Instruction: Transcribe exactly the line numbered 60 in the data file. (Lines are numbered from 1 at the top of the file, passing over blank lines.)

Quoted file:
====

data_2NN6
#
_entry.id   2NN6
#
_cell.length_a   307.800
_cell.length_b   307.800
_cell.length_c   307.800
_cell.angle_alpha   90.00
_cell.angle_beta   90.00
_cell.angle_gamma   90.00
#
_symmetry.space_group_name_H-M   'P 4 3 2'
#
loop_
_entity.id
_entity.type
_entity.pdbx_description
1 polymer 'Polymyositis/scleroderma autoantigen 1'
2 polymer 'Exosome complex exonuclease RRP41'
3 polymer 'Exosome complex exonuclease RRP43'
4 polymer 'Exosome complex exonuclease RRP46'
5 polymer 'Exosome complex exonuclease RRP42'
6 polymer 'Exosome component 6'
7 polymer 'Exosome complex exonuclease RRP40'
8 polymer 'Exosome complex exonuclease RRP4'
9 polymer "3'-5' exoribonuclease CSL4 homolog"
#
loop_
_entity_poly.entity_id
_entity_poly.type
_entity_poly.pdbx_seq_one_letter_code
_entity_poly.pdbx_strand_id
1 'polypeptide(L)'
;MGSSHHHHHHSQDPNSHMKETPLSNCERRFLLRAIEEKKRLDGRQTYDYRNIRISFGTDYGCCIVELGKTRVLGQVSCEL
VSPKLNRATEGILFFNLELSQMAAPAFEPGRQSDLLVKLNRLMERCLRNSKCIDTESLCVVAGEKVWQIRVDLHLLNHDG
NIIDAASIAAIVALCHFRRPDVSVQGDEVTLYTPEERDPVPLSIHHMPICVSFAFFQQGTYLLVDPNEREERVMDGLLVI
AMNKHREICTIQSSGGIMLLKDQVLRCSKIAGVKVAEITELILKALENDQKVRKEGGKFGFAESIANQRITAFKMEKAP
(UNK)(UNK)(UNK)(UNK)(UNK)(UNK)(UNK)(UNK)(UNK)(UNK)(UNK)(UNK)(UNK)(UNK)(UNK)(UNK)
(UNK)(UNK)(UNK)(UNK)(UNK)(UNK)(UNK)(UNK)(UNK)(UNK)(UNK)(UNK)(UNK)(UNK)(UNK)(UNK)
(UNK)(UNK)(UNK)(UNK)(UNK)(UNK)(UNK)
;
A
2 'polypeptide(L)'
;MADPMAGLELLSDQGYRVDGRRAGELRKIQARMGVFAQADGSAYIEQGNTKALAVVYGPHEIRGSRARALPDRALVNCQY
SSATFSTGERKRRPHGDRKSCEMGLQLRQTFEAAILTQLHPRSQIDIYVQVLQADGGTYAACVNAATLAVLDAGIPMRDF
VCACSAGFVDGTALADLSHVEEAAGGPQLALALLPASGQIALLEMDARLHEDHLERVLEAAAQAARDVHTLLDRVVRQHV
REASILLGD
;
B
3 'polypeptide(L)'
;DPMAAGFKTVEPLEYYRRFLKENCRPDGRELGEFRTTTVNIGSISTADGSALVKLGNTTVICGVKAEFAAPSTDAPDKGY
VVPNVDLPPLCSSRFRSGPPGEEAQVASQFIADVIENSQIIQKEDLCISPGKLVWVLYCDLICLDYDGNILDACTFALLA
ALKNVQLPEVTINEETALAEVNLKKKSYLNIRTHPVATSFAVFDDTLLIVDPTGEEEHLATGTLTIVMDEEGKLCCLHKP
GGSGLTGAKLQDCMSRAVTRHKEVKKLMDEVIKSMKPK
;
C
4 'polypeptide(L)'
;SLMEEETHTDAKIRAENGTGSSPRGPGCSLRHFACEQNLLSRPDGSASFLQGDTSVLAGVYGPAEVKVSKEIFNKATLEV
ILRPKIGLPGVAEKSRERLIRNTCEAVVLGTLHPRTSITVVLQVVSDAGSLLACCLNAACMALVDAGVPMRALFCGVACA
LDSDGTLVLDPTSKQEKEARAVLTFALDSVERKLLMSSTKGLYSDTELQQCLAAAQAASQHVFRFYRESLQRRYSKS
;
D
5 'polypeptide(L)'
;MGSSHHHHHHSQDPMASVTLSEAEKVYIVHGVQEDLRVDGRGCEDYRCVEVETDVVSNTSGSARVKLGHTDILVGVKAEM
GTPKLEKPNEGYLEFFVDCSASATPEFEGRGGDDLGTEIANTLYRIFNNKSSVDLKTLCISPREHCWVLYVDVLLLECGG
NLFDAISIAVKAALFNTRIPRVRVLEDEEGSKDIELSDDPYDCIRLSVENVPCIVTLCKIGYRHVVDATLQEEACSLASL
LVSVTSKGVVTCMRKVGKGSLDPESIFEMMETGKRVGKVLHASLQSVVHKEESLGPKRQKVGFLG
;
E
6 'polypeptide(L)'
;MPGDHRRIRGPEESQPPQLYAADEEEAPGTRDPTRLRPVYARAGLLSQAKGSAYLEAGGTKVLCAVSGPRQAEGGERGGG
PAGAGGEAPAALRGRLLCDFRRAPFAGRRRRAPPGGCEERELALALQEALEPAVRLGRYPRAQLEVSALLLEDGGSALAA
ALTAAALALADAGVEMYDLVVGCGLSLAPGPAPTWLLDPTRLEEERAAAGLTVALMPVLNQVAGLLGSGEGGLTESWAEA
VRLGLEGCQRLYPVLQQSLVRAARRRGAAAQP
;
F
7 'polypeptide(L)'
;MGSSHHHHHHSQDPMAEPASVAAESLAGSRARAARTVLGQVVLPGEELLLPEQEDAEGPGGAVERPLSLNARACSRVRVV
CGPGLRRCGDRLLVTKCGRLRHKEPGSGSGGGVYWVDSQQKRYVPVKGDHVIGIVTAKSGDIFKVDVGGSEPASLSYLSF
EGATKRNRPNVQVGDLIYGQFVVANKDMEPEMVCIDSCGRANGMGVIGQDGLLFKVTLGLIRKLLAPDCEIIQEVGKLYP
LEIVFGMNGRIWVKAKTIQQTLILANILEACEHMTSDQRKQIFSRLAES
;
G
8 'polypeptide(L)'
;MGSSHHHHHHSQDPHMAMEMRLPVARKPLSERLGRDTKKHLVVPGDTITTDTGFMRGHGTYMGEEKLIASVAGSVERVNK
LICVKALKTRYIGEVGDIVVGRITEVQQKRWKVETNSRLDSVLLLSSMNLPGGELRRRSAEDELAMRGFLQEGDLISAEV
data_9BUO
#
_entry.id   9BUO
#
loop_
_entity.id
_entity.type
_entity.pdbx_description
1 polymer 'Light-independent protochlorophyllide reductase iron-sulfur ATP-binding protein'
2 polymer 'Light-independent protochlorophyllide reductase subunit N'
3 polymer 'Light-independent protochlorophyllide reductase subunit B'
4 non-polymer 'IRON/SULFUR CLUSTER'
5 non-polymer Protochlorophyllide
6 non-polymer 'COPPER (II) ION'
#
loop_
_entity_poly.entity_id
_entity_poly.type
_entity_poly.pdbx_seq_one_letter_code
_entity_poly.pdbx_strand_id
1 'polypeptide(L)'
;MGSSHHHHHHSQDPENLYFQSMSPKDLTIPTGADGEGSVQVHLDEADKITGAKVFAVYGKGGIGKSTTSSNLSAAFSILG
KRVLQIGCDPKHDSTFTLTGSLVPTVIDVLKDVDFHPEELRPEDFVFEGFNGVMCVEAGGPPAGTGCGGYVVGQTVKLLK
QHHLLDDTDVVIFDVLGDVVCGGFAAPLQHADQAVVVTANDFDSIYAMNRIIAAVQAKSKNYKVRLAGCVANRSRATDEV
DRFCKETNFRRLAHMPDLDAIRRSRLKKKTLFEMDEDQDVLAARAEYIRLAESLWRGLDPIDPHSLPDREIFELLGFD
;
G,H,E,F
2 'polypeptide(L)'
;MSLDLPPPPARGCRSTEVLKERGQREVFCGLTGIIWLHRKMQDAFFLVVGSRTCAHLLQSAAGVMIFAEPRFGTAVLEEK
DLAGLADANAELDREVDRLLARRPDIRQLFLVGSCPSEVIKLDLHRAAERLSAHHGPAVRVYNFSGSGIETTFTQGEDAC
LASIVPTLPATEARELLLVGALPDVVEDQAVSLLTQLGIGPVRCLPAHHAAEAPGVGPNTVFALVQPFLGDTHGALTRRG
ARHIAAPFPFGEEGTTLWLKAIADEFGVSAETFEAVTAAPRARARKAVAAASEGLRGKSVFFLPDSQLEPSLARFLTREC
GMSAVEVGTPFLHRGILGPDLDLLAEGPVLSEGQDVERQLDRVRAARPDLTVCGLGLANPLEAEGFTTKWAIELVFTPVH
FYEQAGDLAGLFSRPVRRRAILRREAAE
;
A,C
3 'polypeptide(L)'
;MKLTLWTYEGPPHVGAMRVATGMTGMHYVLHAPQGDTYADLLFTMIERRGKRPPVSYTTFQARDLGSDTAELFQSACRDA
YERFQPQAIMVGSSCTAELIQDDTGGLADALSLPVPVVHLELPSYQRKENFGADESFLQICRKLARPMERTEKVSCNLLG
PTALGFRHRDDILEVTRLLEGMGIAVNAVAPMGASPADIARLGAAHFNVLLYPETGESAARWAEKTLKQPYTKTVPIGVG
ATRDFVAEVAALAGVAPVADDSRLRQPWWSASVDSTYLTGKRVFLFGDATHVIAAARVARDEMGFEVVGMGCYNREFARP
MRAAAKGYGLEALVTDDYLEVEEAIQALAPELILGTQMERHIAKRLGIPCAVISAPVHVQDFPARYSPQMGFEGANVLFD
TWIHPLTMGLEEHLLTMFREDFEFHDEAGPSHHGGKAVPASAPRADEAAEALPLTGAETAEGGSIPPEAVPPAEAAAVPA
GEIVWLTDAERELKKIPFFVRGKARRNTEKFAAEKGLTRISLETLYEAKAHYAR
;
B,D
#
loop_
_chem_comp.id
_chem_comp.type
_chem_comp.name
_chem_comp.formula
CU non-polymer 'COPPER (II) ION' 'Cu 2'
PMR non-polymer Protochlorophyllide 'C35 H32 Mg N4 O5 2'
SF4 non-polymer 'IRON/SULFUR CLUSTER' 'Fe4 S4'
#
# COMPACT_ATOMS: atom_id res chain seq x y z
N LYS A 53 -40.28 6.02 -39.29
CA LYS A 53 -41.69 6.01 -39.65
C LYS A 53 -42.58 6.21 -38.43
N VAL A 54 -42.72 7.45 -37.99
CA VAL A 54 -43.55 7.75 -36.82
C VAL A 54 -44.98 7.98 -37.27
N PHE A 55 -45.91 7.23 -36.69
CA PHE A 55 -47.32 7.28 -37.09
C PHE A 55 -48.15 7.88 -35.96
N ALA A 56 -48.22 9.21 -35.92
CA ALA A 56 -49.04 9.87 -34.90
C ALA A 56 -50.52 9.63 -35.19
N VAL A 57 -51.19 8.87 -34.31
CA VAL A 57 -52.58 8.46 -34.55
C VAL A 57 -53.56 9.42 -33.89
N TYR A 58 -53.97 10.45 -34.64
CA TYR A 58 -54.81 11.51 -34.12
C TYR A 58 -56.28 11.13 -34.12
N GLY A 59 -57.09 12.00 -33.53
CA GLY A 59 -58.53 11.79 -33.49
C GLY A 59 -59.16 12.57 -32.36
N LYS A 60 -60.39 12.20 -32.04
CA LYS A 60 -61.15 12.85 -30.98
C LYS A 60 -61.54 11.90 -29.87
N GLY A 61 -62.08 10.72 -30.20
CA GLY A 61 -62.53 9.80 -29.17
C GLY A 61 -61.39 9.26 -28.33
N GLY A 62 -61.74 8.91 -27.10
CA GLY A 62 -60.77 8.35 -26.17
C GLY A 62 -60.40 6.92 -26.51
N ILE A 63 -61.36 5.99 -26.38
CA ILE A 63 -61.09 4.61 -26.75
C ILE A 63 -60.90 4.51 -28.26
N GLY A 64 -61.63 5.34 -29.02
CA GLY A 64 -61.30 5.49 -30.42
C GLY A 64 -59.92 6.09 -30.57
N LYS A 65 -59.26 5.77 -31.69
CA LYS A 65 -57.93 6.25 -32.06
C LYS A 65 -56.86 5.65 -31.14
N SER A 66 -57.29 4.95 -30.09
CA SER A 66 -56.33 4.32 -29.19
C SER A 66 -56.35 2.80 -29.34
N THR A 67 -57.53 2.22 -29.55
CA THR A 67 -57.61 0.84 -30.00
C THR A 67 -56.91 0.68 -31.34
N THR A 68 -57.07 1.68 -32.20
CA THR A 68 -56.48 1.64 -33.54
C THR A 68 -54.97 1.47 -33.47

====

LDSDGTLVLDPTSKQEKEARAVLTFALDSVERKLLMSSTKGLYSDTELQQCLAAAQAASQHVFRFYRESLQRRYSKS